Lymphoma Treatments

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Being diagnosed with non-Hodgkin or Hodgkin lymphoma can be overwhelming. For expert, compassionate lymphoma treatments in Virginia, you can count on UVA Health. We have decades of experience in treating lymphoma and other cancers that grow in blood cells. 

We use our experience and the latest discoveries to provide breakthrough treatments, personalized for you.

Why UVA Health for Lymphoma Treatment?

UVA Health is a National Cancer Institute Comprehensive Cancer Center. This means we lead the way in cancer research, diagnosis, treatment, and prevention. And, U.S. News & World Report rated our lymphoma services as "high performing" for 2023-24.

You can benefit from the key elements of our program:

  • We maintain extremely high standards set by national blood cancer organizations to demonstrate patient care is our top priority.
  • Our doctors and researchers work hand in hand to offer clinical trials and access to the latest treatments, like CAR T-cell therapy.
  • Our Peer Support Program offers mental and emotional support during treatment and beyond.
  • We strive to deliver an excellent care experience, including clearly communicating with you and your loved ones.

What Lymphoma Treatments Do

Lymphoma treatments can do several different things. They can:

  • Kill cancer cells
  • Stop cancer growth
  • Treat symptoms

Treatment plans often combine medicines and surgeries. Your exact treatment plan will depend on:

  • The type of lymphoma you have
  • How aggressive the disease is
  • Symptoms
  • Your age and overall health

We treat both Hodgkin's and non-Hodgkin's types of lymphoma.

New Therapy for B-cell Lymphoma

After undergoing chemo and other treatments for lymphoma, Bob Falter tried CAR T-cell therapy. The result was a new lease on life. View transcript.

Treating Hodgkin's Lymphoma with Radiation

Radiation therapy uses high-energy X-rays to destroy cancer cells. When treating Hodgkin's lymphoma, it usually comes after chemotherapy. Radiation therapy can:

  • Shrink a large tumor (usually found in the chest)
  • Treat specific tumors
  • Relieve symptoms

A radiation oncologist will customize the treatment dose for individual needs. We aim to kill as much cancer as possible without hurting healthy tissue.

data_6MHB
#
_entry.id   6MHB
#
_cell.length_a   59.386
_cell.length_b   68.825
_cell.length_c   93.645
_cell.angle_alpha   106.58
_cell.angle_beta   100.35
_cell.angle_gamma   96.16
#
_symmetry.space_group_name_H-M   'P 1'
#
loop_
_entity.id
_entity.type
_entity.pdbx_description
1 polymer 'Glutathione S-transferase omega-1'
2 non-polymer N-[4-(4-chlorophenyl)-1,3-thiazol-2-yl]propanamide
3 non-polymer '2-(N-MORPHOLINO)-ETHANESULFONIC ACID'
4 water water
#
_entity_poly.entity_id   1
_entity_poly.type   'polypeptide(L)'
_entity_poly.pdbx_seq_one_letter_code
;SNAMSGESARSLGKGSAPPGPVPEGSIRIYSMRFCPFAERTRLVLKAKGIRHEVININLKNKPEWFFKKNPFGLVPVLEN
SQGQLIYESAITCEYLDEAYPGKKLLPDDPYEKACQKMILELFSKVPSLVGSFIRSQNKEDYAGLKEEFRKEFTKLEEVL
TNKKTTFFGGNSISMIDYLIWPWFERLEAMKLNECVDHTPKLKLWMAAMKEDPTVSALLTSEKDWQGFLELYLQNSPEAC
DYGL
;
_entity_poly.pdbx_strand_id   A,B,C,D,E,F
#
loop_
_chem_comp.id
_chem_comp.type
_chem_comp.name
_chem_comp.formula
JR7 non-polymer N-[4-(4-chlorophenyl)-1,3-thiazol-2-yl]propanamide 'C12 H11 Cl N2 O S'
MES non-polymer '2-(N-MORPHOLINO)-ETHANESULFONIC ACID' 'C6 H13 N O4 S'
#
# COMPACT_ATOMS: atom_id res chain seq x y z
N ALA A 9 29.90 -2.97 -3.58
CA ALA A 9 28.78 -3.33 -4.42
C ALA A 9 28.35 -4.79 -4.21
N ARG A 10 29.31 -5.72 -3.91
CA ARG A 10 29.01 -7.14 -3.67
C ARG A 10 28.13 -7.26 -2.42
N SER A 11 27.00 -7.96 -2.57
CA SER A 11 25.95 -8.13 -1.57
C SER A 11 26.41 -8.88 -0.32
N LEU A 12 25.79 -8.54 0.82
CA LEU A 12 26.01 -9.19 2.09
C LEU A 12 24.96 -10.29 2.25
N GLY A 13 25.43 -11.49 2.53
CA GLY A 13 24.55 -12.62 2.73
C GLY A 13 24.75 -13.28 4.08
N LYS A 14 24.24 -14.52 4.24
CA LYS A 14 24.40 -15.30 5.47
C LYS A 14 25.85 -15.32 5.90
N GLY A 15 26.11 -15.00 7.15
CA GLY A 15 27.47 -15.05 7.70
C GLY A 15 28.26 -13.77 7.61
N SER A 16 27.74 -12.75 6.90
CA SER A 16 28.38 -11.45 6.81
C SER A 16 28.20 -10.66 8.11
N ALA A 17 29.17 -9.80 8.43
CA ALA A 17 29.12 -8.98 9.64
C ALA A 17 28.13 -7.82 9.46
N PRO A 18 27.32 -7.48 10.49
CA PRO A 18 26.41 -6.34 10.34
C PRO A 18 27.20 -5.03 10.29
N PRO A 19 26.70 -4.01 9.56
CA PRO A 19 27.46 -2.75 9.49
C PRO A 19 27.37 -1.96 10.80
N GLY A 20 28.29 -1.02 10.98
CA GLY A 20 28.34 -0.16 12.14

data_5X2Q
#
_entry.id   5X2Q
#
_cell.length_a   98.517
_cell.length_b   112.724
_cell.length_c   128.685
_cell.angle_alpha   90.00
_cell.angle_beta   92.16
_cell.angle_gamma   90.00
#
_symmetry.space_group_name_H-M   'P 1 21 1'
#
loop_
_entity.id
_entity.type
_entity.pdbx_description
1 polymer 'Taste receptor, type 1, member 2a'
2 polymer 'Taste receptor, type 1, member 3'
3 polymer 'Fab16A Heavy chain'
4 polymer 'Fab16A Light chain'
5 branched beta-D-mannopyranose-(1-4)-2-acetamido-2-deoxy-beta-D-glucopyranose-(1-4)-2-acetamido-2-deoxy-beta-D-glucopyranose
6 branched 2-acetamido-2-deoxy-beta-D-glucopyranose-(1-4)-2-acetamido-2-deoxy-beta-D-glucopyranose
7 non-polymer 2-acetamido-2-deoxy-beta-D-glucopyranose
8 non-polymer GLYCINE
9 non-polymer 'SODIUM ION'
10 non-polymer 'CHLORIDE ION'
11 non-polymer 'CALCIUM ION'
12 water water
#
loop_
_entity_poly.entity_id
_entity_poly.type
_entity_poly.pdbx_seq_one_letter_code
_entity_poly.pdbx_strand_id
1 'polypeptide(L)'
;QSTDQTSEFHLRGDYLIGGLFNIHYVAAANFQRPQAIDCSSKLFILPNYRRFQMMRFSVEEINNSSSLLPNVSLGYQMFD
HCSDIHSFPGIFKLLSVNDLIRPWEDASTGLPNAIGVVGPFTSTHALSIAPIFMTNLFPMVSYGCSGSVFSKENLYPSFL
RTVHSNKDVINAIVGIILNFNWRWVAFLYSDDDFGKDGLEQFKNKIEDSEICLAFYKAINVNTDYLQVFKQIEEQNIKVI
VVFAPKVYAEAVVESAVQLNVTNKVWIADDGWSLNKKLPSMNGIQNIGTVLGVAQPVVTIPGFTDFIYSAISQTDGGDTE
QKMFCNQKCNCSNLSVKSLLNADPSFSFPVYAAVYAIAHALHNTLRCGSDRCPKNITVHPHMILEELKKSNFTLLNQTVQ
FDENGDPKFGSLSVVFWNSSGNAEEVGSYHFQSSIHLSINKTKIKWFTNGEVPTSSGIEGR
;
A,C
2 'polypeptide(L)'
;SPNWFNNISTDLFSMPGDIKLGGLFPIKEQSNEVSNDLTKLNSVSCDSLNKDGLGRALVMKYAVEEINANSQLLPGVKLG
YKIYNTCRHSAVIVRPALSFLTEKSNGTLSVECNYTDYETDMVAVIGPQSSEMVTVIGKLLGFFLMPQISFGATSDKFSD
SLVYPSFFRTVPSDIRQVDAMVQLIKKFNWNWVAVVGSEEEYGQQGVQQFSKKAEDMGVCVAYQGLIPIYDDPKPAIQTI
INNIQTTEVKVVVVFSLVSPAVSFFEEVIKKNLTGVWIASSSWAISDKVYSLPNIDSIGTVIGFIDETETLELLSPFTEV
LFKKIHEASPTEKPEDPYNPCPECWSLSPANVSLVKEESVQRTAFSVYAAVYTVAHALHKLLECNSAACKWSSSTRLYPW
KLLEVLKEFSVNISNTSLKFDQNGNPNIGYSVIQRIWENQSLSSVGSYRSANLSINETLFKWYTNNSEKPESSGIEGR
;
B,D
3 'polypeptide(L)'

External Beam Radiation

We use external beam radiation for Hodgkin's lymphoma. A machine delivers short bursts of X-rays to the tumor. You get external beam radiation:

  • For a few minutes at a time
  • Usually 5 days a week
  • For 5-8 weeks

We can perform two types of external beam radiation.

Involved Site Radiation Therapy (ISRT)

We aim the radiation at the lymph node where the cancer started and any nearby affected area.

Total Body Irradiation

We eliminate all traces of lymphoma from all over your body in preparation for a stem cell transplant.

Non-Hodgkin's Lymphoma Treatments

We can cure some forms of non-Hodgkin's lymphoma. We can manage but not cure others.  


Chemotherapy can treat many types of this lymphoma.

Bone Marrow Transplant

We can treat some types of lymphoma with a stem cell transplant. Healthy stem cells from yourself or a donor can give you a healthy immune system and cure your cancer. The stem cells create new blood cells in your body. If successful, the new cells have no cancer.

Blood Transfusion

If you are short of breath, very tired, or are in danger of serious bleeding, you might need a transfusion. This means we bolster your blood with fresh blood cells. You’ll get this blood through an IV.

Plasma Exchange

This procedure cleans out your plasma. Plasma is the liquid part in your blood that doesn’t have cells.

Your condition can put too much protein in your plasma. This thickens the plasma, so your blood doesn’t circulate well. Plasmapheresis separates your blood cells from the plasma. We then clean the plasma and return the blood to your body.

Targeted Therapy

Newer medicines can block specific proteins in cancer cells to stop their growth or kill them. Targeted therapy can also boost your immune system. This medicine can come in pill or IV form.

Targeted therapy medications can make other treatments, like chemo or radiation, more effective. We can also use targeted therapies if other treatments fail.

You might experience side effects like:

  • Fatigue
  • Fever
  • Chills
  • Nausea or vomiting
  • Itching
  • Chest pain
  • Lightheadedness
  • Breathing problems
  • Reactivation of hepatitis B infection (for those with a dormant infection)

CAR T-Cell Therapy

CAR T-cell therapy (also called CAR-T therapy and CART therapy) uses your own immune system cells to destroy specific cancers in your body.

This personalized therapy happens in two phases:

  • During the first phase, we collect T-cells from your body. Then we modify them to be able to seek out and destroy particular cancer cells.
  • In the second phase, we prepare your body with chemotherapy, and then we return the modified T-cells to your body. The T-cells then multiply and search for the cancer cells.

Surgery for Non-Hodgkin's Lymphoma

We don't often turn to surgery as a treatment. Usually, surgery only works if cancer lives in just one area of your body.